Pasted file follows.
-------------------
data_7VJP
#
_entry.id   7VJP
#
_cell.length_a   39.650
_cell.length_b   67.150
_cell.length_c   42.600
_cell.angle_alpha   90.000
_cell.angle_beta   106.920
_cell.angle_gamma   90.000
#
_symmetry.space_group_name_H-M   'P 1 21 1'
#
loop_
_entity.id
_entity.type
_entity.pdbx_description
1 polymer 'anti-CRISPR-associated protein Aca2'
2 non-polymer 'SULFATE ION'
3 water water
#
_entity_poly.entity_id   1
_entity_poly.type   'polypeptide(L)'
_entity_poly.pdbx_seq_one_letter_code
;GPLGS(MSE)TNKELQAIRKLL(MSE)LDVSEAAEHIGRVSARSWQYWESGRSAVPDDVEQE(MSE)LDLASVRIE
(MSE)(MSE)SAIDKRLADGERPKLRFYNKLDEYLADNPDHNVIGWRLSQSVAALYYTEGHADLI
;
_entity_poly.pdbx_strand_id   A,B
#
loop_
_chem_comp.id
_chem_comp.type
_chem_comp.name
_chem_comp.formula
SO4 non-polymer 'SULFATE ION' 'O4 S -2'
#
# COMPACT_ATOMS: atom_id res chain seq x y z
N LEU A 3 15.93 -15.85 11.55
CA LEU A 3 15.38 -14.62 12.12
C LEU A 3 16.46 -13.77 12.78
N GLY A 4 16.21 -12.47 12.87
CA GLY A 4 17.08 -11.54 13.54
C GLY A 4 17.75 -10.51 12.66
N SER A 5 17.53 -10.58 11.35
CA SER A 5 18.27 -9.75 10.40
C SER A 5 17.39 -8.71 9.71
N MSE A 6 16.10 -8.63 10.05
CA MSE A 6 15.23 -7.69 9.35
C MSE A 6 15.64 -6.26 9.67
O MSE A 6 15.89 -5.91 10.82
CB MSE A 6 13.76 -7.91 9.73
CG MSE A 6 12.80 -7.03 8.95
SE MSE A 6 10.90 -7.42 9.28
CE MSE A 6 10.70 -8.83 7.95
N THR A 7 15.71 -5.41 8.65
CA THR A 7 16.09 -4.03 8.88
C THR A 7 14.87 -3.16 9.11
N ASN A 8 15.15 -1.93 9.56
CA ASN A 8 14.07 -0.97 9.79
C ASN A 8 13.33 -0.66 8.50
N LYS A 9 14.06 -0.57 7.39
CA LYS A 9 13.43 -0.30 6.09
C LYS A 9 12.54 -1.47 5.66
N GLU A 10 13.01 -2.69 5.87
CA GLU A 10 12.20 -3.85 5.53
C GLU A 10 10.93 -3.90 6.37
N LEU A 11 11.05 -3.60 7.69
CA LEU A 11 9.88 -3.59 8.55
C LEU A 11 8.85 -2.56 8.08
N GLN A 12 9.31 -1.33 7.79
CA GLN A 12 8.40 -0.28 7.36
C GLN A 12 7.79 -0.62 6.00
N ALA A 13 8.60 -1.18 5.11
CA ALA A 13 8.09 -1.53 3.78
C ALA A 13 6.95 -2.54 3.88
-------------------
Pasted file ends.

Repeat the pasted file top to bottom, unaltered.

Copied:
data_7VJP
#
_entry.id   7VJP
#
_cell.length_a   39.650
_cell.length_b   67.150
_cell.length_c   42.600
_cell.angle_alpha   90.000
_cell.angle_beta   106.920
_cell.angle_gamma   90.000
#
_symmetry.space_group_name_H-M   'P 1 21 1'
#
loop_
_entity.id
_entity.type
_entity.pdbx_description
1 polymer 'anti-CRISPR-associated protein Aca2'
2 non-polymer 'SULFATE ION'
3 water water
#
_entity_poly.entity_id   1
_entity_poly.type   'polypeptide(L)'
_entity_poly.pdbx_seq_one_letter_code
;GPLGS(MSE)TNKELQAIRKLL(MSE)LDVSEAAEHIGRVSARSWQYWESGRSAVPDDVEQE(MSE)LDLASVRIE
(MSE)(MSE)SAIDKRLADGERPKLRFYNKLDEYLADNPDHNVIGWRLSQSVAALYYTEGHADLI
;
_entity_poly.pdbx_strand_id   A,B
#
loop_
_chem_comp.id
_chem_comp.type
_chem_comp.name
_chem_comp.formula
SO4 non-polymer 'SULFATE ION' 'O4 S -2'
#
# COMPACT_ATOMS: atom_id res chain seq x y z
N LEU A 3 15.93 -15.85 11.55
CA LEU A 3 15.38 -14.62 12.12
C LEU A 3 16.46 -13.77 12.78
N GLY A 4 16.21 -12.47 12.87
CA GLY A 4 17.08 -11.54 13.54
C GLY A 4 17.75 -10.51 12.66
N SER A 5 17.53 -10.58 11.35
CA SER A 5 18.27 -9.75 10.40
C SER A 5 17.39 -8.71 9.71
N MSE A 6 16.10 -8.63 10.05
CA MSE A 6 15.23 -7.69 9.35
C MSE A 6 15.64 -6.26 9.67
O MSE A 6 15.89 -5.91 10.82
CB MSE A 6 13.76 -7.91 9.73
CG MSE A 6 12.80 -7.03 8.95
SE MSE A 6 10.90 -7.42 9.28
CE MSE A 6 10.70 -8.83 7.95
N THR A 7 15.71 -5.41 8.65
CA THR A 7 16.09 -4.03 8.88
C THR A 7 14.87 -3.16 9.11
N ASN A 8 15.15 -1.93 9.56
CA ASN A 8 14.07 -0.97 9.79
C ASN A 8 13.33 -0.66 8.50
N LYS A 9 14.06 -0.57 7.39
CA LYS A 9 13.43 -0.30 6.09
C LYS A 9 12.54 -1.47 5.66
N GLU A 10 13.01 -2.69 5.87
CA GLU A 10 12.20 -3.85 5.53
C GLU A 10 10.93 -3.90 6.37
N LEU A 11 11.05 -3.60 7.69
CA LEU A 11 9.88 -3.59 8.55
C LEU A 11 8.85 -2.56 8.08
N GLN A 12 9.31 -1.33 7.79
CA GLN A 12 8.40 -0.28 7.36
C GLN A 12 7.79 -0.62 6.00
N ALA A 13 8.60 -1.18 5.11
CA ALA A 13 8.09 -1.53 3.78
C ALA A 13 6.95 -2.54 3.88